National Insurance Law Forum

National Insurance Law Forum

Published By The Attorneys of the National Insurance Law Forum

Category Archives: Bad Faith/Extra Contractual

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New Challenge to the ALI Restatement of the Law of Liability Insurance?

Posted in Bad Faith/Extra Contractual, Legislation, Liability Coverage, News
After seven years and countless drafts and revisions, the American Law Institute’s Restatement of the Law of Liability Insurance is scheduled for a final vote at the ALI’s Annual Meeting in Washington, D.C. on May 23, 2017.  Even as the project Reporters (Professors Tom Baker and Kyle Logue) start to contemplate life after this Restatement,… Continue Reading

Georgia’s Uninsured Motorist Statute Does Not Supersede Excess Policies’ Vertical Exhaustion Requirements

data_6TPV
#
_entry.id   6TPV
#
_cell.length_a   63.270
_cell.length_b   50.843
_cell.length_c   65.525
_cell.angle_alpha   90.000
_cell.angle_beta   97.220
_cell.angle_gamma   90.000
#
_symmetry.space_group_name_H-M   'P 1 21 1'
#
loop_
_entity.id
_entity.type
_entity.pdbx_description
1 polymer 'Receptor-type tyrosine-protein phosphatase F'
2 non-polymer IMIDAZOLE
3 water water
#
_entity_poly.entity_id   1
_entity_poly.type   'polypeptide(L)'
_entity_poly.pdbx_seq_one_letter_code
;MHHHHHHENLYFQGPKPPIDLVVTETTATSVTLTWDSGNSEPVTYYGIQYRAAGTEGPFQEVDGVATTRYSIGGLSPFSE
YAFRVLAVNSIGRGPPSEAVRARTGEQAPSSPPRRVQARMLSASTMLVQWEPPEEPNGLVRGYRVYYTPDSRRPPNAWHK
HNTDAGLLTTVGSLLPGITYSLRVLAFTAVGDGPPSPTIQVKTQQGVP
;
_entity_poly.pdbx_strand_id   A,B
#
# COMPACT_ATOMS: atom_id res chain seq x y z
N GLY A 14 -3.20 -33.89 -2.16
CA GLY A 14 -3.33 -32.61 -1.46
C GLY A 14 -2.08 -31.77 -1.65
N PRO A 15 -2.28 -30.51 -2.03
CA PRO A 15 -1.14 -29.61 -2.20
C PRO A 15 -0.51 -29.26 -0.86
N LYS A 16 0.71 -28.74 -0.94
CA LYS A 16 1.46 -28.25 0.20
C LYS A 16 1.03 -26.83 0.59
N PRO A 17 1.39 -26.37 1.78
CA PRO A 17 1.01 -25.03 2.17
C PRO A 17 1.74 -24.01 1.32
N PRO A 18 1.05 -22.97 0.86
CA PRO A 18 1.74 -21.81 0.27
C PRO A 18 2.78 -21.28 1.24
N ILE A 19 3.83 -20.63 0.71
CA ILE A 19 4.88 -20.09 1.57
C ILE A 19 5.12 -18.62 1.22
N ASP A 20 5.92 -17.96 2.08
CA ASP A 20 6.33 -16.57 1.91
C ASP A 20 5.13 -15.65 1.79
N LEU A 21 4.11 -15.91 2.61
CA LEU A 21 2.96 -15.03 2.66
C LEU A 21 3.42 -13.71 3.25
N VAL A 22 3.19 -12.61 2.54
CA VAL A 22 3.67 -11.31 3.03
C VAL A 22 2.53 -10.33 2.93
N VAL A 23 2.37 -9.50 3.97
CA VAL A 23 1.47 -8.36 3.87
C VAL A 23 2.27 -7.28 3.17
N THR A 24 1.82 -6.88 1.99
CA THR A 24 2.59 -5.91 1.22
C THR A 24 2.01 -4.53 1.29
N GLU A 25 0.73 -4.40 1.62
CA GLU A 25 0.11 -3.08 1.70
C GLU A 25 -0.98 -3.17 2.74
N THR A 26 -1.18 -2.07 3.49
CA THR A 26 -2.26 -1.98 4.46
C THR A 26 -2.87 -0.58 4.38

Posted in Additional Insured, Auto Liability Coverage, Bad Faith/Extra Contractual, Excess and Umbrella Insurance
In Coker v. American Guarantee & Liability Insurance Company, 825 F.3d 1287 (11th Cir. 2016), the Eleventh Circuit held that Georgia’s uninsured motorist (UM) statute did not supersede the vertical exhaustion requirements contained in the defendants’ excess policies. In this case, plaintiff Gary Coker was driving a truck owned by his employer, Ansco & Associates… Continue Reading

When Does The Statute of Limitations For An Insurer’s Failure to Settle Run?

Posted in Bad Faith/Extra Contractual
Although bad faith lawsuits against liability insurers for failing to settle within policy limits are all too common, there is significantly less case law addressing the issue of when such a cause of action accrues and, in particular, whether bad faith suits filed years after the fact may therefore be time-barred by applicable state statutes… Continue Reading